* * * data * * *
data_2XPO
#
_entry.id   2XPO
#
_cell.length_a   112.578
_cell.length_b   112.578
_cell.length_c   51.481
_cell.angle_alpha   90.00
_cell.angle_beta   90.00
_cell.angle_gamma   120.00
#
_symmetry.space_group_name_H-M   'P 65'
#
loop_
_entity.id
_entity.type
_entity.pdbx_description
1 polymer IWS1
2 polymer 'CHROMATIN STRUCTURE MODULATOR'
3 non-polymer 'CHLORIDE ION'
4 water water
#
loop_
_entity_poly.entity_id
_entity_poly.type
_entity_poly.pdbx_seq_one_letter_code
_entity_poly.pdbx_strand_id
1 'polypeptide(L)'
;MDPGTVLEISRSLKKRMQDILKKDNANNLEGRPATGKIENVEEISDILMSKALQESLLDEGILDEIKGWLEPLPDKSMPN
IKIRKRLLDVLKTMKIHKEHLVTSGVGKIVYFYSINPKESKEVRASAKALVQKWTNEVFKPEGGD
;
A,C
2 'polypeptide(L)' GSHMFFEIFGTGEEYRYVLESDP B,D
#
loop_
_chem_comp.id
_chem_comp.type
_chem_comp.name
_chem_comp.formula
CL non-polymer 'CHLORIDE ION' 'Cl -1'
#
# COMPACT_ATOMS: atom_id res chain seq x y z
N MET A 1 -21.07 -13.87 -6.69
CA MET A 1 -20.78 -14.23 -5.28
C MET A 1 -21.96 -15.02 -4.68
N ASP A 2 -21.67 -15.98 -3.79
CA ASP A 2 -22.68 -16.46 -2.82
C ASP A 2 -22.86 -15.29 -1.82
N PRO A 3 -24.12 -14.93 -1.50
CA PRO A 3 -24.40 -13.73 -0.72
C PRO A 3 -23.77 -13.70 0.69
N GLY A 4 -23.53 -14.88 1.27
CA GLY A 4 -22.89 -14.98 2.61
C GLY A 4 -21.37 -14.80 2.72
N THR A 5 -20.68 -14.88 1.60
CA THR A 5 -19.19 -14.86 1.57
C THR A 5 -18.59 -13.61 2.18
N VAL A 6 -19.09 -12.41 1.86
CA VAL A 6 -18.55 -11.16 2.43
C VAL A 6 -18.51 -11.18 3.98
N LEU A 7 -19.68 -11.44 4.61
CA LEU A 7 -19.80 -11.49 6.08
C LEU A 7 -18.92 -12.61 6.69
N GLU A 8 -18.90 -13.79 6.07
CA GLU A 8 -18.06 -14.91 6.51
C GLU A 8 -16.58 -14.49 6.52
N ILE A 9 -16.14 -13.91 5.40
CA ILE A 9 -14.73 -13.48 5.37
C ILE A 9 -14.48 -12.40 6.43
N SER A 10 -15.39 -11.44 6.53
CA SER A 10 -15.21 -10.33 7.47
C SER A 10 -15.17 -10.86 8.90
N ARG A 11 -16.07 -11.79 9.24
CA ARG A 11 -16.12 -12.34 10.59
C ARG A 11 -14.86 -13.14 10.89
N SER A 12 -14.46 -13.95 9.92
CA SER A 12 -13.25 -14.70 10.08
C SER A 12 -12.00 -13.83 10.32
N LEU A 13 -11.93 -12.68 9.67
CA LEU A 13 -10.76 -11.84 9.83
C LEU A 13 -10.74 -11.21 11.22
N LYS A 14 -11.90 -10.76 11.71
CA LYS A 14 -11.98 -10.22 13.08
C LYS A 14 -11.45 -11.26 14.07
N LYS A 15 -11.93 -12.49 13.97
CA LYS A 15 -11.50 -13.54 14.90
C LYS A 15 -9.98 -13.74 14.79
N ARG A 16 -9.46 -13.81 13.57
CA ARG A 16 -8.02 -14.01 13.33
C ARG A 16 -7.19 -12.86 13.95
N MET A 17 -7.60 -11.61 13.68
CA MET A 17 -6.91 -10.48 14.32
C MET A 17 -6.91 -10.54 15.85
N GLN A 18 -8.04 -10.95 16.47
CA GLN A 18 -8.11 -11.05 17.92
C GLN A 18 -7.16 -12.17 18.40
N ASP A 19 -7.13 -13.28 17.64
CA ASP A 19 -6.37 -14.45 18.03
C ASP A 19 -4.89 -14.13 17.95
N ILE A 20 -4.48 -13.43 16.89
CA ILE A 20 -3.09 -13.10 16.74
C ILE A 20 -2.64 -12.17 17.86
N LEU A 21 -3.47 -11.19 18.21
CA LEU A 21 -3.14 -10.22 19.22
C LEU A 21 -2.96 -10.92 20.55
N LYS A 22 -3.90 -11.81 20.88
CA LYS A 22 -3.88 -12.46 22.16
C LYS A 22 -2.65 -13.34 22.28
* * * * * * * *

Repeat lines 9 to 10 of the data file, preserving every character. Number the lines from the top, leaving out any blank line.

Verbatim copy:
_cell.angle_beta   90.00
_cell.angle_gamma   120.00